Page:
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Old April 2nd, 2014, 4:44 am
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Wimsey  Male.gif Wimsey is offline
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Join Date: 05th December 2004
Location: What day is it?
Posts: 7,036
Re: How I met your mother

Well, the series finale seems to have ****** off a lot of viewers! Insofar as I can tell, it's another case of people watching and not seeing: true irony is far too subtle for most people!

I had thought before that it would be really tough to convince the audience that Ted really was in love with The Mother (well name, by the way!). However, it always gnawed at the back of my mind: this was supposed to be about how Ted met his kids' mother, not how he fell in love with her, etc. The season (very cleverly set up around just one weekend) actually did a very good job of convincing me that Ted was (in the near future) genuinely in love with Tracy, and that they would be genuinely compatible. Moreover, it always gnawed at me that there might be a less than happy background reason why Ted was telling his kids this story, or that the real story was not what Ted himself thought it was.

In the end, it was a double-dose of irony. Ted's attempt to tell his kids a story about how you have to be brave and take the leap if you want to meet the person of your dreams is subconsciously a pep talk for himself.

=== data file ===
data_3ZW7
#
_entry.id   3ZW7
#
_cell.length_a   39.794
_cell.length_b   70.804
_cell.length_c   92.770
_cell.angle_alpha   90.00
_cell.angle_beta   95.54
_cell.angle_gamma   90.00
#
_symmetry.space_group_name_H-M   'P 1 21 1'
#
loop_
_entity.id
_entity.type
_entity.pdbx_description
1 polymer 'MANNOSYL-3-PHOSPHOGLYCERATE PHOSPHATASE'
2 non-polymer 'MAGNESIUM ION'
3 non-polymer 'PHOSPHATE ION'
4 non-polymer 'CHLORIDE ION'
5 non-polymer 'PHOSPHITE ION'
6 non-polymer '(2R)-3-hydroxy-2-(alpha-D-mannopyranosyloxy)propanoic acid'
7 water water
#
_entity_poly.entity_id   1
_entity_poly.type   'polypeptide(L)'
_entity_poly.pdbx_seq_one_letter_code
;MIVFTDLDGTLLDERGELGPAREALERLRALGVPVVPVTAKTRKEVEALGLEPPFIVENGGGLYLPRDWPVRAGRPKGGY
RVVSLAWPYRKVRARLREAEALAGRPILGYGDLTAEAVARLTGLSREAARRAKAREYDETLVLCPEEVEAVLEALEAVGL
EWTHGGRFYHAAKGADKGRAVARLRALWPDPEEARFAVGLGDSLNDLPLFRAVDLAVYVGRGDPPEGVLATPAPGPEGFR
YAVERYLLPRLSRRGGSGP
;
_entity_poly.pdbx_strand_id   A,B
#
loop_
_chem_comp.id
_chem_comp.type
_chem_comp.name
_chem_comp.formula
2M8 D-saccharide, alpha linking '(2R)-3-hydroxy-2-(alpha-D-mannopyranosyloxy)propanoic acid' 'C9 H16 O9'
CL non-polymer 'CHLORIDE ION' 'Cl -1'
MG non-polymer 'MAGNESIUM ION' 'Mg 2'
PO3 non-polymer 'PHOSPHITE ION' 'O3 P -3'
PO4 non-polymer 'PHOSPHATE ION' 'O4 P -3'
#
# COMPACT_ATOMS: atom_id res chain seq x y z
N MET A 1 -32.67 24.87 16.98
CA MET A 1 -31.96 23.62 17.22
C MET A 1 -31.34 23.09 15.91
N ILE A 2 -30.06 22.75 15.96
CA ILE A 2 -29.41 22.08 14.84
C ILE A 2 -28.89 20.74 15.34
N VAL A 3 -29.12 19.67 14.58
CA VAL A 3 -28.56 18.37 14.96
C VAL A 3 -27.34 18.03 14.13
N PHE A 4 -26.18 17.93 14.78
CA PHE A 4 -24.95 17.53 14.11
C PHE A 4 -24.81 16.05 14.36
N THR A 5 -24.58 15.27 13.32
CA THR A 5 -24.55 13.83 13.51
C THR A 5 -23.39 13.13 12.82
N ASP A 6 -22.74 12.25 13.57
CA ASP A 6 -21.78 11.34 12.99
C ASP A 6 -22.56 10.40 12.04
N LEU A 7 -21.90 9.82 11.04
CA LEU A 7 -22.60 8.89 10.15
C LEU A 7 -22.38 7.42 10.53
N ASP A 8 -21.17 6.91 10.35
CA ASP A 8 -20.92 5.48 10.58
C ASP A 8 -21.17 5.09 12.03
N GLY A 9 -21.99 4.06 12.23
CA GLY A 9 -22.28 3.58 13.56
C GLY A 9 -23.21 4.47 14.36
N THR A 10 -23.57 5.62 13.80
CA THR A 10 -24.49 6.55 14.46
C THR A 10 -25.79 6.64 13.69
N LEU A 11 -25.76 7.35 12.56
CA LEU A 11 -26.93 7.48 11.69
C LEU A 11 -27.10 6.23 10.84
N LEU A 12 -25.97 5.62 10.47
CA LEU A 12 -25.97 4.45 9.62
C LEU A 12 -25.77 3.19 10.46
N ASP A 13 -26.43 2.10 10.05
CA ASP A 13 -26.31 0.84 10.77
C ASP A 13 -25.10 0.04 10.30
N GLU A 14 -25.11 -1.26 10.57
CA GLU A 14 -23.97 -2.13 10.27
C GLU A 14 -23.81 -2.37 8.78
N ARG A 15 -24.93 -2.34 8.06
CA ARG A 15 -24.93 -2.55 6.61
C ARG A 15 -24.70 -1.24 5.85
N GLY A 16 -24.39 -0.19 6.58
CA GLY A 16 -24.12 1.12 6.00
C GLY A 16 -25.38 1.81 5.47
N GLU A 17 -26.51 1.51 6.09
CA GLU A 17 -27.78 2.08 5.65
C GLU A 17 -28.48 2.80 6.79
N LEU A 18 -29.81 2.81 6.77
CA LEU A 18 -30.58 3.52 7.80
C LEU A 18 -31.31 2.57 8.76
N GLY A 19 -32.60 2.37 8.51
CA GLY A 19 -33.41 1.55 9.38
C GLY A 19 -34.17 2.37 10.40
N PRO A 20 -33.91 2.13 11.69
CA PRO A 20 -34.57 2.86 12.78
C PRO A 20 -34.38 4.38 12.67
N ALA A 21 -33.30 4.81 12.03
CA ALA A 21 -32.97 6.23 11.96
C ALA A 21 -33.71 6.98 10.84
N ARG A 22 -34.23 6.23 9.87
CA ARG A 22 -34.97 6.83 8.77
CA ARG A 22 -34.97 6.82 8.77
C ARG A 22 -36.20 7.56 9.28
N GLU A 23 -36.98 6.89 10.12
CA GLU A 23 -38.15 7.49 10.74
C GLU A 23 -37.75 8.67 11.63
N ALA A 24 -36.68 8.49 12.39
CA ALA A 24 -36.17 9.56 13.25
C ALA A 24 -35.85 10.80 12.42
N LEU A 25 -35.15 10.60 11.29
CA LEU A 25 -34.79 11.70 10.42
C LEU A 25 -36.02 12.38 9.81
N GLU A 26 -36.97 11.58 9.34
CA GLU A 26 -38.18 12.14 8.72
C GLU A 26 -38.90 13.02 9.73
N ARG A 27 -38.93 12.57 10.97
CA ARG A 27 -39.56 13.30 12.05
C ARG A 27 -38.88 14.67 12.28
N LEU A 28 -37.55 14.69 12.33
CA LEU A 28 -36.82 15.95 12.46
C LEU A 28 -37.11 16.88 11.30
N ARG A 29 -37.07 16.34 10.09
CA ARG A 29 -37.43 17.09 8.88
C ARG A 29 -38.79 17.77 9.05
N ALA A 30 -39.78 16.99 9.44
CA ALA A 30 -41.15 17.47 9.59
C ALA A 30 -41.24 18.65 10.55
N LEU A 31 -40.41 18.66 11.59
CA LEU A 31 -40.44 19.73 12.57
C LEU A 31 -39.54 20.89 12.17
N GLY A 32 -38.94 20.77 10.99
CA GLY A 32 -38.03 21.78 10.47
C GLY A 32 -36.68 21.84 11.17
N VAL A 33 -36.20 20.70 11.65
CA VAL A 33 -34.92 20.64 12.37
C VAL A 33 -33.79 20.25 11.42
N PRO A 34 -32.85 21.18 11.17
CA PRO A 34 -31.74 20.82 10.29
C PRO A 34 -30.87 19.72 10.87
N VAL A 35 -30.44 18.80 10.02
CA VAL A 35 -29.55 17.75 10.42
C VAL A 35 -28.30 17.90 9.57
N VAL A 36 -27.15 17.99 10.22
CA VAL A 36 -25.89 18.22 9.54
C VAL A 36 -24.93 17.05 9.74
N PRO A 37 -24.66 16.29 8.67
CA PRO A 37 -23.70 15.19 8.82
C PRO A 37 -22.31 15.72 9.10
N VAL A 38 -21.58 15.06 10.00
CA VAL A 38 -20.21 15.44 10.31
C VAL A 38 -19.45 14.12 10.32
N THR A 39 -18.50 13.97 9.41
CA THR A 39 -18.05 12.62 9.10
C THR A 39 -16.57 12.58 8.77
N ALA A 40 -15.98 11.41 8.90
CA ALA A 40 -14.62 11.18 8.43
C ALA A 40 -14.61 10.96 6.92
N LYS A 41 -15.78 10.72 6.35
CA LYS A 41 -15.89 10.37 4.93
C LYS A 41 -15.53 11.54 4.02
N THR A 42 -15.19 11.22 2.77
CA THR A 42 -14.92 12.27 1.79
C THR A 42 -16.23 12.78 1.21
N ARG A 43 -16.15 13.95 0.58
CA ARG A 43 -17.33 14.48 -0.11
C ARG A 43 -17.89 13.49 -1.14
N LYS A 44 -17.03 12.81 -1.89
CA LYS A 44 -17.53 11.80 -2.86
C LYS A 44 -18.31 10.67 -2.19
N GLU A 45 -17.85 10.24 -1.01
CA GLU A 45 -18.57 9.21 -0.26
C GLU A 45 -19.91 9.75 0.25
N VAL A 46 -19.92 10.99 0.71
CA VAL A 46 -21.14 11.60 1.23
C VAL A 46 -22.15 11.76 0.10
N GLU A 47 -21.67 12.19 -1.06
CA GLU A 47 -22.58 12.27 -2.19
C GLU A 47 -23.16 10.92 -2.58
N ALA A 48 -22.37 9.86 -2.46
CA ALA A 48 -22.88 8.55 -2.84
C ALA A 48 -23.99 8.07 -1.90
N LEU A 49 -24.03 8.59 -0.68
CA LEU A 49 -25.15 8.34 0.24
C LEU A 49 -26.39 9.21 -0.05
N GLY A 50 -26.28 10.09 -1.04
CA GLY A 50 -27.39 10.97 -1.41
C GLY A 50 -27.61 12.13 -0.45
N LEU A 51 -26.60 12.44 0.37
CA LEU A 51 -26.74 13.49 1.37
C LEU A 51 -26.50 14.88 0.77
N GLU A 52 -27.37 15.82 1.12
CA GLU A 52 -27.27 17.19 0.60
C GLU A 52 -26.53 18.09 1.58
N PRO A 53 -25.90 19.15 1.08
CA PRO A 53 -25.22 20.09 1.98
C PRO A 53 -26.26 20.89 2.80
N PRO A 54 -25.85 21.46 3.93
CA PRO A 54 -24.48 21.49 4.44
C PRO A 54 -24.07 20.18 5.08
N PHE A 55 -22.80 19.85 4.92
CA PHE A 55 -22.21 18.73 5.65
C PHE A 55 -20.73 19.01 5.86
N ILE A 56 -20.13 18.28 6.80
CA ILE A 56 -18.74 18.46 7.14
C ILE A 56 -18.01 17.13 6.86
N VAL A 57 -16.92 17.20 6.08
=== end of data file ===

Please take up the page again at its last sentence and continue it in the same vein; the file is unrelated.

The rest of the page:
I will fully confess that I found the episode to be quite poignant. I had long pegged Robin and Barney as that couple (and we've all known one or two) that were both completely right and completely wrong for each other. In the real-life ones I've known, it took marriage to resolve it one way or the other. And, in both cases, they wound up divorced, but with the other person finally out of his/her system. Now, in at least 3 of the 4 cases (I lost touch with the 4th), they are happily married to someone else: and I honestly don't think that could have happened until they had burned their personal Barney/Robin out of their systems. So, their fate was both sad but completely sensible. And, of course, having one of them drift away from the rest afterwards was completely realistic, too. Indeed, the general drift among the 5 protagonists was well-communicated, and much like what I've seen in real life. (The "epilogue" in the 3rd to last episode was pretty good, by the way: I like how they did that shortly before the finale instead of in the finale.) The sad truth is that, by the time you are in your 40's, it's often been years since you've seen your best friends from college or your 20's.

(It doubles for The Hobbit, too!)
If in the first act you have hung a pistol on the wall, then in the following one it should be fired. Otherwise don't put it there. - A. P. Chekhov, Gurlyand's Reminiscences, and who knew why the Dog was long before the Shack!
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